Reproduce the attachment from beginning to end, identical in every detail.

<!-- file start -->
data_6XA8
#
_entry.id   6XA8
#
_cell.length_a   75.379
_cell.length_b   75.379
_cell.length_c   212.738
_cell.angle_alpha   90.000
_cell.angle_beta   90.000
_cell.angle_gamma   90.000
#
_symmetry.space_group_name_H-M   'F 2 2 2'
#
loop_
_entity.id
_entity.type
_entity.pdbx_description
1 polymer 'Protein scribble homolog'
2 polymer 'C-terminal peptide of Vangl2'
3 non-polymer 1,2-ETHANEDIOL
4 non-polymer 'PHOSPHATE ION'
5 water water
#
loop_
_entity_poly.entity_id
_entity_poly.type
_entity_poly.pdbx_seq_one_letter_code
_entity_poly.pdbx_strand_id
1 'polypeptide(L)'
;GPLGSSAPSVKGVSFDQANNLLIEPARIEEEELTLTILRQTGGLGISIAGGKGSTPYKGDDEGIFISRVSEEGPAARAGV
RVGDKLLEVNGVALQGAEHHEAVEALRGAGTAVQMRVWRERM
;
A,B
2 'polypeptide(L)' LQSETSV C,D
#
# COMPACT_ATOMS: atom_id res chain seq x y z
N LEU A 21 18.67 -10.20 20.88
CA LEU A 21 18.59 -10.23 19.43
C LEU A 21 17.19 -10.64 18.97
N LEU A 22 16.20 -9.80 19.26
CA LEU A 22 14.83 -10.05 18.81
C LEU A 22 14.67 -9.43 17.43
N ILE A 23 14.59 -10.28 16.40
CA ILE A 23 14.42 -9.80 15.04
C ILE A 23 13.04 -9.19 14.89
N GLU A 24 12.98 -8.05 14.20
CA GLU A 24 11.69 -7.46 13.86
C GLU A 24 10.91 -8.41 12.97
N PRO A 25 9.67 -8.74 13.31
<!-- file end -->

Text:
data_6XA8
#
_entry.id   6XA8
#
_cell.length_a   75.379
_cell.length_b   75.379
_cell.length_c   212.738
_cell.angle_alpha   90.000
_cell.angle_beta   90.000
_cell.angle_gamma   90.000
#
_symmetry.space_group_name_H-M   'F 2 2 2'
#
loop_
_entity.id
_entity.type
_entity.pdbx_description
1 polymer 'Protein scribble homolog'
2 polymer 'C-terminal peptide of Vangl2'
3 non-polymer 1,2-ETHANEDIOL
4 non-polymer 'PHOSPHATE ION'
5 water water
#
loop_
_entity_poly.entity_id
_entity_poly.type
_entity_poly.pdbx_seq_one_letter_code
_entity_poly.pdbx_strand_id
1 'polypeptide(L)'
;GPLGSSAPSVKGVSFDQANNLLIEPARIEEEELTLTILRQTGGLGISIAGGKGSTPYKGDDEGIFISRVSEEGPAARAGV
RVGDKLLEVNGVALQGAEHHEAVEALRGAGTAVQMRVWRERM
;
A,B
2 'polypeptide(L)' LQSETSV C,D
#
# COMPACT_ATOMS: atom_id res chain seq x y z
N LEU A 21 18.67 -10.20 20.88
CA LEU A 21 18.59 -10.23 19.43
C LEU A 21 17.19 -10.64 18.97
N LEU A 22 16.20 -9.80 19.26
CA LEU A 22 14.83 -10.05 18.81
C LEU A 22 14.67 -9.43 17.43
N ILE A 23 14.59 -10.28 16.40
CA ILE A 23 14.42 -9.80 15.04
C ILE A 23 13.04 -9.19 14.89
N GLU A 24 12.98 -8.05 14.20
CA GLU A 24 11.69 -7.46 13.86
C GLU A 24 10.91 -8.41 12.97
N PRO A 25 9.67 -8.74 13.31